GAY RIGHTS HAS MOVED FROM AN ISSUE on the margin to a front-and-center global issue in a pretty short period of time. As of right now, 18 countries have legalized gay marriage completely, while others (like the United States and Mexico) have at least made gay marriage legal in some regions. What has not happened yet is the legalization of marriage in a country by popular vote. Tomorrow, Friday May 22, that is likely to change.
An upcoming referendum in Ireland is likely to legalize gay marriage, a major turnaround for a country known for it’s historically strict Catholicism. The current polling suggests that Ireland is likely to vote in favor of the legalization referendum with as much as 69% in favor, or as low as 53% in favor. While the vote isn’t over until it’s over, it appears that it could very well pass.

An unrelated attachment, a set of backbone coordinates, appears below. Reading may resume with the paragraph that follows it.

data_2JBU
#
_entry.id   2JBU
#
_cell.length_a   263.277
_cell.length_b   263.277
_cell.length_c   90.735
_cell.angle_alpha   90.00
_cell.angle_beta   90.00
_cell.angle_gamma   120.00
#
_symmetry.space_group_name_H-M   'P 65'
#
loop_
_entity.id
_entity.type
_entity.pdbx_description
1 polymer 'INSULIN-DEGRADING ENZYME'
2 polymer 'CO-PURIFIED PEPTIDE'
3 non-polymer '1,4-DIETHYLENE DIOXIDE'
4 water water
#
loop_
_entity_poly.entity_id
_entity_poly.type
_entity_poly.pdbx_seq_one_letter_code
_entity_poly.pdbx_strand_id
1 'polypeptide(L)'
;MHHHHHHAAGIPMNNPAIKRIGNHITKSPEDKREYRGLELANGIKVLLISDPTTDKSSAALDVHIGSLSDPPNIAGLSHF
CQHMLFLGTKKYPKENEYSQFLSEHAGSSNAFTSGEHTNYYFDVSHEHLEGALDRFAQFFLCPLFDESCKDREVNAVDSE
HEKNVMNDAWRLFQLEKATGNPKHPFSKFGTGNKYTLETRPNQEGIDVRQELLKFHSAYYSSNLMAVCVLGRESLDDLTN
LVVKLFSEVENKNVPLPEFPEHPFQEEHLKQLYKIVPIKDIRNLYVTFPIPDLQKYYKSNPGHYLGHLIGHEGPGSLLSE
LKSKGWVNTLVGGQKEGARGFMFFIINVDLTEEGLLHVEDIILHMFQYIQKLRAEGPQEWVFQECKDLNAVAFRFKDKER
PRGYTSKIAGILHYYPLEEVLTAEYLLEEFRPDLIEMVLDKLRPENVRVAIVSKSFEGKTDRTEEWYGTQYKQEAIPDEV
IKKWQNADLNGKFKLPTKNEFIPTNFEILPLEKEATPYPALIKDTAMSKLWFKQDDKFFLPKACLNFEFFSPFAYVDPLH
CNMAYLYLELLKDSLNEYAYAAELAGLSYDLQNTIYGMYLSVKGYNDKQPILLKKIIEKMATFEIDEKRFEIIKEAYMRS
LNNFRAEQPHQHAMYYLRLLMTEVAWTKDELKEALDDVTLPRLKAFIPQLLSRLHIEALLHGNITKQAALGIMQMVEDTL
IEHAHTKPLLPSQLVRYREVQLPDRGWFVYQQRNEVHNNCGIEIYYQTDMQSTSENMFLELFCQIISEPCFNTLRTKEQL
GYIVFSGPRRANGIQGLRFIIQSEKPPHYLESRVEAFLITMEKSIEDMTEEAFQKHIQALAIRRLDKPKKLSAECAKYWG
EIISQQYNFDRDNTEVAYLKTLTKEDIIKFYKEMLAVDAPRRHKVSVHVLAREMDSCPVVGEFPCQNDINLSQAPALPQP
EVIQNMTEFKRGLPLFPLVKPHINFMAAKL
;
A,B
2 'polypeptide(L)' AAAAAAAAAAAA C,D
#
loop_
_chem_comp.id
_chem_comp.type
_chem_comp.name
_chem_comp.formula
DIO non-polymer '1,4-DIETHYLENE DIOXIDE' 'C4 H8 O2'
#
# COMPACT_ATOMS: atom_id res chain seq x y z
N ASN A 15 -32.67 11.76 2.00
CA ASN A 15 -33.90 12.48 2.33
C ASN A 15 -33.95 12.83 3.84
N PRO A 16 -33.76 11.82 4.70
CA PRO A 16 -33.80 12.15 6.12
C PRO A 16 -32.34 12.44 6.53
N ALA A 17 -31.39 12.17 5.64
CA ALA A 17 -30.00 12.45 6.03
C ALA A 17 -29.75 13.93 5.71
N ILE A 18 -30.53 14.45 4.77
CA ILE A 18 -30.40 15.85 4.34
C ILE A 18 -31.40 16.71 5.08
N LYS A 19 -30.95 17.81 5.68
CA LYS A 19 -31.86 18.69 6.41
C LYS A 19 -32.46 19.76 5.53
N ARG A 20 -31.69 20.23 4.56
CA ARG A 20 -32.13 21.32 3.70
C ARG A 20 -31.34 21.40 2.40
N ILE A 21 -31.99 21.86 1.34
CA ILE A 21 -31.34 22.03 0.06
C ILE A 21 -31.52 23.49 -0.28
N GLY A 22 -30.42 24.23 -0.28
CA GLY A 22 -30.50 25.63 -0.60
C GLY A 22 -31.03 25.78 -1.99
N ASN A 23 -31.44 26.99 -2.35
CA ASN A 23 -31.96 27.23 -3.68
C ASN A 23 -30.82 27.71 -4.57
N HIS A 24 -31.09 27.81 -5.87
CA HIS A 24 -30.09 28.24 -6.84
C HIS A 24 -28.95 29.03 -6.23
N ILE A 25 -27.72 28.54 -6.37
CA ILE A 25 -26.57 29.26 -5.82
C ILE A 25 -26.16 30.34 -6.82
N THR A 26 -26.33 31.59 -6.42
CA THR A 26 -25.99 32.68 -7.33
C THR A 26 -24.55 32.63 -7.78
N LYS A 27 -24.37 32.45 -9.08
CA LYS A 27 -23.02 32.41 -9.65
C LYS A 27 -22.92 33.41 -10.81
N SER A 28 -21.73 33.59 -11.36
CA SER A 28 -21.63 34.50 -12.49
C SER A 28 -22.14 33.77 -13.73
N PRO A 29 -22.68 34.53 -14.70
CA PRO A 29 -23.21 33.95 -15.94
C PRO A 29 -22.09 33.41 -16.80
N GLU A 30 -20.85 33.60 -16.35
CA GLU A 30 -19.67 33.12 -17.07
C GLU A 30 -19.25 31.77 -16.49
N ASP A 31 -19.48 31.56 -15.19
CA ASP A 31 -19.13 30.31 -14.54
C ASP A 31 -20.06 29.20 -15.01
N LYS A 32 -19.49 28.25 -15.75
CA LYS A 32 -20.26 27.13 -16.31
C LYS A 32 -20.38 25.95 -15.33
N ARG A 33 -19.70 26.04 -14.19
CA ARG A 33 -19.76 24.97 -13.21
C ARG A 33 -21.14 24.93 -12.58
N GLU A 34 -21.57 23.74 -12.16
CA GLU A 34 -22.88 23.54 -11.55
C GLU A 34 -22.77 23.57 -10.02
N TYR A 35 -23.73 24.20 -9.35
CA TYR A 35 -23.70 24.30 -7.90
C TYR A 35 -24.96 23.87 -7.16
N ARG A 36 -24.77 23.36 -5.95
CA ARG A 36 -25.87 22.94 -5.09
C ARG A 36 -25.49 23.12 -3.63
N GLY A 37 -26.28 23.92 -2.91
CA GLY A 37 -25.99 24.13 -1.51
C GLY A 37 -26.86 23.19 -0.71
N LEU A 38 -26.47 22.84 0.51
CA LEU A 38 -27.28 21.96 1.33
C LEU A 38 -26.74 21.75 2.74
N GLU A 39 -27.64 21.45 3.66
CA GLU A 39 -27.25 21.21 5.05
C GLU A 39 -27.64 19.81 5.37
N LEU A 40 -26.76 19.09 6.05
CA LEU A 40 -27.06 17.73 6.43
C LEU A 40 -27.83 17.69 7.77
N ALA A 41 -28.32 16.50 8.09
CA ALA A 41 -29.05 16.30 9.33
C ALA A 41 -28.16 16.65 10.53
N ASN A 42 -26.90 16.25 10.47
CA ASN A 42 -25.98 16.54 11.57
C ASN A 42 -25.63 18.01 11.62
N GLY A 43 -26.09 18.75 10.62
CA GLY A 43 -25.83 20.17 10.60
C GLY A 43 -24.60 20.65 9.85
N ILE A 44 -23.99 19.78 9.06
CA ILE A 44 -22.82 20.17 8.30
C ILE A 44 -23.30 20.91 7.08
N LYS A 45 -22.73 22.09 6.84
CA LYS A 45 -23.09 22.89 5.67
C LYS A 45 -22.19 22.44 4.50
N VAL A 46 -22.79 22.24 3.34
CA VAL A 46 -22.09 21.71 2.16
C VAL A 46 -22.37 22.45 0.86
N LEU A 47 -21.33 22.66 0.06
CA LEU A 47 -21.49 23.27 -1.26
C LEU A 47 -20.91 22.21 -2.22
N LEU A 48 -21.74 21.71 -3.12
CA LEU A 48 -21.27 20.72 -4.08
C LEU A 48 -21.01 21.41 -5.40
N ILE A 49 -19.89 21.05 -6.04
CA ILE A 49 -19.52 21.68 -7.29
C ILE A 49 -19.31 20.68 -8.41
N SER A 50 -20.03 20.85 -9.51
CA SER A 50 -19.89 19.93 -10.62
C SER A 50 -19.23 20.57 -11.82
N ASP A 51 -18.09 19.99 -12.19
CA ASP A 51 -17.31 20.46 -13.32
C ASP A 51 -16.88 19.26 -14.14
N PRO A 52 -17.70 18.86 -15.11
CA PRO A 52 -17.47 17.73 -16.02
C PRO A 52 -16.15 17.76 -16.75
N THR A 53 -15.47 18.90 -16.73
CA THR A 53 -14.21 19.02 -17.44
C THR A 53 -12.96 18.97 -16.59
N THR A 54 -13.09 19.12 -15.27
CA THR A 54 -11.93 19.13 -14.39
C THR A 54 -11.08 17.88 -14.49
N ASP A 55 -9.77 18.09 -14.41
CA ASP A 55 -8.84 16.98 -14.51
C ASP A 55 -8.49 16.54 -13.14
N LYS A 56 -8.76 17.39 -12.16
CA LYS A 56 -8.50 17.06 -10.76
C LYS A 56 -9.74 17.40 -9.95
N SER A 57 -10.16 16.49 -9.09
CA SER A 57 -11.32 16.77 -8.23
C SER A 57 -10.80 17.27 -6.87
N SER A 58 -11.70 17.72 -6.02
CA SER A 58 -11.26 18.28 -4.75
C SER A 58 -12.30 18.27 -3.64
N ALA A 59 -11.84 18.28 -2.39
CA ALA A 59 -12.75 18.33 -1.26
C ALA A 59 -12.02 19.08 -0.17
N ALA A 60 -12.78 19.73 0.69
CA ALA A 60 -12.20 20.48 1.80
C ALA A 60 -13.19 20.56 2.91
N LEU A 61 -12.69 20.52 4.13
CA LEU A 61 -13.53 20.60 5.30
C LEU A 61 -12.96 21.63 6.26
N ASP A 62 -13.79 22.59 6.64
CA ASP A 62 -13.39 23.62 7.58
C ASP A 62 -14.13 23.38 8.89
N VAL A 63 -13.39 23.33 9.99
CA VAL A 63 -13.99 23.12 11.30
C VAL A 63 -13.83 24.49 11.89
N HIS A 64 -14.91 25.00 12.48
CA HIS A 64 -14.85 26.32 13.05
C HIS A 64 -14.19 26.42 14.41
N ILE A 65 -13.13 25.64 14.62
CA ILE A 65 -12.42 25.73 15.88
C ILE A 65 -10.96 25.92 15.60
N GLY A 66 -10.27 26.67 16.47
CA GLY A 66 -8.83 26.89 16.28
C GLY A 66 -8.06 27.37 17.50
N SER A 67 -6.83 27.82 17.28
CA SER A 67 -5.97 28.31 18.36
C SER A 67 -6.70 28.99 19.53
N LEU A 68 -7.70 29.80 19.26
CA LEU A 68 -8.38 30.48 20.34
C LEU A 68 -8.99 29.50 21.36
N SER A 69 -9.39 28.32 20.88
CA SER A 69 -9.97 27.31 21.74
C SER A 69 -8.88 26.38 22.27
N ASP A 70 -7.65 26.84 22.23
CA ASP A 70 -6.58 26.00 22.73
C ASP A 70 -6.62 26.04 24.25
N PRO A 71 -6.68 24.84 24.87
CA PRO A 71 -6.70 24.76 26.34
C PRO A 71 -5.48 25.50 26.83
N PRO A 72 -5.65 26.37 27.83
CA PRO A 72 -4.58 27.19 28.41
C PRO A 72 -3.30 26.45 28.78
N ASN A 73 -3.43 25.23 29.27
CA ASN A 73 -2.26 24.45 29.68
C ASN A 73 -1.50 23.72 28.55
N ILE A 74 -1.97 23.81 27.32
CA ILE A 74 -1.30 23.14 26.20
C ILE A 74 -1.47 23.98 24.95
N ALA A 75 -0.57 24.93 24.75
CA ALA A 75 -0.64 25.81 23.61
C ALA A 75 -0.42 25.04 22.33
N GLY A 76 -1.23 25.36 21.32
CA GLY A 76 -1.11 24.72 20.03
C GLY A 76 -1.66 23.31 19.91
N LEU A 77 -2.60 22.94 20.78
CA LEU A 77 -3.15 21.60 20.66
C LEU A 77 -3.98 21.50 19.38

Ireland’s social conservatism has been somewhat on the decline in recent years, thanks in large part to scandals within the Catholic Church, which has traditionally had a very strong hold on Ireland. Irish celebrities like Colin Farrell and Bono have come out in favor of legalization as well, which has helped the push. But regardless of the reasons, Ireland’s change is remarkable not only in that it is the first country to likely legalize gay marriage by popular vote, but the first in Europe to even have such a vote: most similar votes have not been on whether to legalize gay marriage, but whether to ban it.
In the meantime, the rest of us hold our breath: tomorrow, Ireland may make human rights history.